Julia Mazal, a Santa Fe, New Mexico native who recently enrolled at Bard College Berlin, is our new overseas correspondent. Read on for a dose of "art school confidential," and check back next month for another diary entry from Julia.
After months of college applications accompanied by stress and tough decisions, I finally decided to attend a small liberal arts college called Bard College Berlin. I decided to go there because every time I said that I was thinking of studying art history in Berlin, I was met with so much enthusiasm about the city, its fascinating history, and most of all, its art scene.
After I had made my decision, the Covid-19 pandemic hit the US full force. I had no idea whether I would have to start classes online, and the idea of traveling so far in the midst of Covid terrified me. When the EU announced they were going to place a travel ban on Americans AND Mexicans (my other nationality), I was sure I wasn’t going to be able to travel to Berlin. Then, by some miracle, the EU decided that college students would be one of the exceptions! So I signed up for German health insurance (which is so cheap by the way) , prepared all of my travel documents, and I was ready to head to Berlin.
Some of the thoughts and questions spiraling in my head days before leaving were:
“Does the airline I am flying with have a social distancing policy?”
“What does it feel like to wear a mask for hours and hours? (definitely longer than a trip to the grocery store!)”
"Even with all of the documents I have with me proving my status as a student, will the EU still let me in as an American? And if they don't, can I blame them…?”
“Will my flight be delayed/canceled because a passenger will refuse to wear a mask?”
Also, I never thought I would have to think about packing extra toiletries and snacks for a two-week quarantine—weird!
I thought saying goodbye to my parents would be somewhat routine after three years of boarding school, one in France and two at the United World College, but this time felt very different. Not only was I saying goodbye to my parents, but also to the comfort of my home, and the luxury of the New Mexican outdoors. I was saying goodbye to the comfortable existence I had settled into, going on hikes with my mom, traveling to and from my dad’s studio to work as his assistant, and staying home reading books, writing, and watching movies. Now the idea of flying scared me, and on top of everything, my American passport that used to hold so much power was now viewed as a parasite. Despite all of that, I am so ready for Berlin, and I hope Berlin is ready for me!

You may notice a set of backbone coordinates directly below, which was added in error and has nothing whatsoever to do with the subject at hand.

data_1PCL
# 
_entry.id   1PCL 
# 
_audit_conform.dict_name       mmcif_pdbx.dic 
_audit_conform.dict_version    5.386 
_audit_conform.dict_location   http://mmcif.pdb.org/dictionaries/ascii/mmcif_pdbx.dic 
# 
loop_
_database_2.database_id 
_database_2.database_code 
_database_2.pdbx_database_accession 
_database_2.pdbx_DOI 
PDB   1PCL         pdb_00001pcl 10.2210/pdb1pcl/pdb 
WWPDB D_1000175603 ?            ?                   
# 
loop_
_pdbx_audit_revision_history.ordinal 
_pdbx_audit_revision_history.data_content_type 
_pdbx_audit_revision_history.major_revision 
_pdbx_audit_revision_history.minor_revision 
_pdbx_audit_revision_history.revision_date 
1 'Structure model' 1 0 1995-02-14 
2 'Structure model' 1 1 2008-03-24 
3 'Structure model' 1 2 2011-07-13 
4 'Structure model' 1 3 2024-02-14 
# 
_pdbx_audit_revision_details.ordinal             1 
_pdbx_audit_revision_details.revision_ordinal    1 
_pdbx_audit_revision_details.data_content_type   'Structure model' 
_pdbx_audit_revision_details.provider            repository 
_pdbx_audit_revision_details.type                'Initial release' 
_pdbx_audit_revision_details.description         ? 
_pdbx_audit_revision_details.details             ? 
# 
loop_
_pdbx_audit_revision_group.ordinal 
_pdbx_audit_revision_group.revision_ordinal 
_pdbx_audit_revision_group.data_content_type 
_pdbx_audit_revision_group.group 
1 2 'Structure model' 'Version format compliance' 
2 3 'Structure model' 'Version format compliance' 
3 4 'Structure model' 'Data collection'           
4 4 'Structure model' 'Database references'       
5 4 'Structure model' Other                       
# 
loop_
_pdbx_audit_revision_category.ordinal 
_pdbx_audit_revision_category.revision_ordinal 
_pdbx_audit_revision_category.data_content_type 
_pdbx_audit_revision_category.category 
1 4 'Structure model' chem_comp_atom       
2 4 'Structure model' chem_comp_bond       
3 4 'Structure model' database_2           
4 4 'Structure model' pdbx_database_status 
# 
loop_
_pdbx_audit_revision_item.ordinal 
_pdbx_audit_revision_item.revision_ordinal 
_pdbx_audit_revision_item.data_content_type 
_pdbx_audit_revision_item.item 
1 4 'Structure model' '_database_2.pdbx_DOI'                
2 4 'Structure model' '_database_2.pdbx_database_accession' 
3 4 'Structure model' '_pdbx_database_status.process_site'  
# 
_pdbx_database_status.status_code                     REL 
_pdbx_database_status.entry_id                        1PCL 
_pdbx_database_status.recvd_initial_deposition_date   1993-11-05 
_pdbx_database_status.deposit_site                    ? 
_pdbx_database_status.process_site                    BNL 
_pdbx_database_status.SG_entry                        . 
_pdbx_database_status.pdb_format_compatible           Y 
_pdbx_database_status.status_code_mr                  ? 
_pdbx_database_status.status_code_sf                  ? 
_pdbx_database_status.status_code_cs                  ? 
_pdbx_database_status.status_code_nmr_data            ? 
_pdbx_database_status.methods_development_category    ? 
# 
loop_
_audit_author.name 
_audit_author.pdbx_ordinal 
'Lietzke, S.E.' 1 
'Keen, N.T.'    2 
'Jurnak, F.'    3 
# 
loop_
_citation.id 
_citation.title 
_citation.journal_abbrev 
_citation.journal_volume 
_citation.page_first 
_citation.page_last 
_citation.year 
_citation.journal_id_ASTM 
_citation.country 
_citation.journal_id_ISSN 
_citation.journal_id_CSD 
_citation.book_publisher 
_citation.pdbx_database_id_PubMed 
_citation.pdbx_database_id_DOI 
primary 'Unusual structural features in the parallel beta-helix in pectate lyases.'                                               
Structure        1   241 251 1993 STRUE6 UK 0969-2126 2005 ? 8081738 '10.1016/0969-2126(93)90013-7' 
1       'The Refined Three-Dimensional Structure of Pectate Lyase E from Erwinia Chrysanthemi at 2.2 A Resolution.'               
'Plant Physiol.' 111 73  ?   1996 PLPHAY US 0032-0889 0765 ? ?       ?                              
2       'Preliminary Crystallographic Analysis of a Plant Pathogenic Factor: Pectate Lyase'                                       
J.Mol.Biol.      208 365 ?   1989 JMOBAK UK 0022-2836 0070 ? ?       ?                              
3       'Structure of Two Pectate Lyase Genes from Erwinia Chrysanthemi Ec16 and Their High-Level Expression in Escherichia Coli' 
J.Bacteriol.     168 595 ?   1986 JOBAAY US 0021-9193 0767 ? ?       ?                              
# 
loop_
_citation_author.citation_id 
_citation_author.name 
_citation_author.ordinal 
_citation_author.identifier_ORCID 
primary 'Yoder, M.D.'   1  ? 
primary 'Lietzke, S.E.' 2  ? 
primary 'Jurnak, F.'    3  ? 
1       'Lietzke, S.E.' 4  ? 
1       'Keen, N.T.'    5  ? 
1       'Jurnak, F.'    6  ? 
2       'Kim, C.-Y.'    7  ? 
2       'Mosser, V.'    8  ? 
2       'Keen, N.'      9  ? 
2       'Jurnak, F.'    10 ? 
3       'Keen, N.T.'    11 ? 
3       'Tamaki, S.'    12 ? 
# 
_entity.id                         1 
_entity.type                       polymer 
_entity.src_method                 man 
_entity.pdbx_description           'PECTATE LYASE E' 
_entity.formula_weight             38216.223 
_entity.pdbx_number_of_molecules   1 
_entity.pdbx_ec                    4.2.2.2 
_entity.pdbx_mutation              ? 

When I landed in Berlin, immigration was surprisingly short and easy. I showed all of my documents, answered a few questions, and then picked up my bags. I then met some Bard students at a cafe at the airport who put a couple of us into a taxi and sent us to our dorm building to begin quarantine.
It’s funny, I have been in Berlin for almost two weeks now, yet I have no idea what the city looks like. Even though we haven’t had the chance to explore, I think this quarantine will define the rest of the year because when you stick 12 college students in a building together for two weeks, we have nothing better to do but get to know each other. We've started building relationships, finding out each other's politics, interests, and hobbies. To sum up my experience; I am stuck in a building with a Welsh communist, a tattoo artist, a couple of jazz musicians, and me, an art history enthusiast, and we are living in an ex-German Democratic Republic embassy across the street from where high-ranking East German officials used to take their smoke breaks—so it has been interesting, to say the least!
I will end with a few recommendations on ways in which I've been keeping up with exhibitions around Berlin from inside closed doors:
- Artforum International Artguide app is very useful (contains reviews and upcoming openings)
- See Saw- Gallery Guide app
- Artland.com allows you to take a virtual tour inside a gallery
Julia Mazal is an 18 year old student who just started her freshman year at Bard College Berlin to study art history. Julia was born in New York City to Mexican parents, and shortly after moved to Santa fe, New Mexico, where she grew up. Julia has always been fiercely independent and curious, so at 14 she decided to leave home and go to boarding school in the south of France, where she met people from all over the world and learned French. Upon returning home she applied to the United World College and ended up at the campus in Las Vegas, New Mexico. Now in Berlin, Julia is excited to discover the ins and outs of one of the most exciting art scenes in the world through her art blog for Zane Bennett Contemporary Art.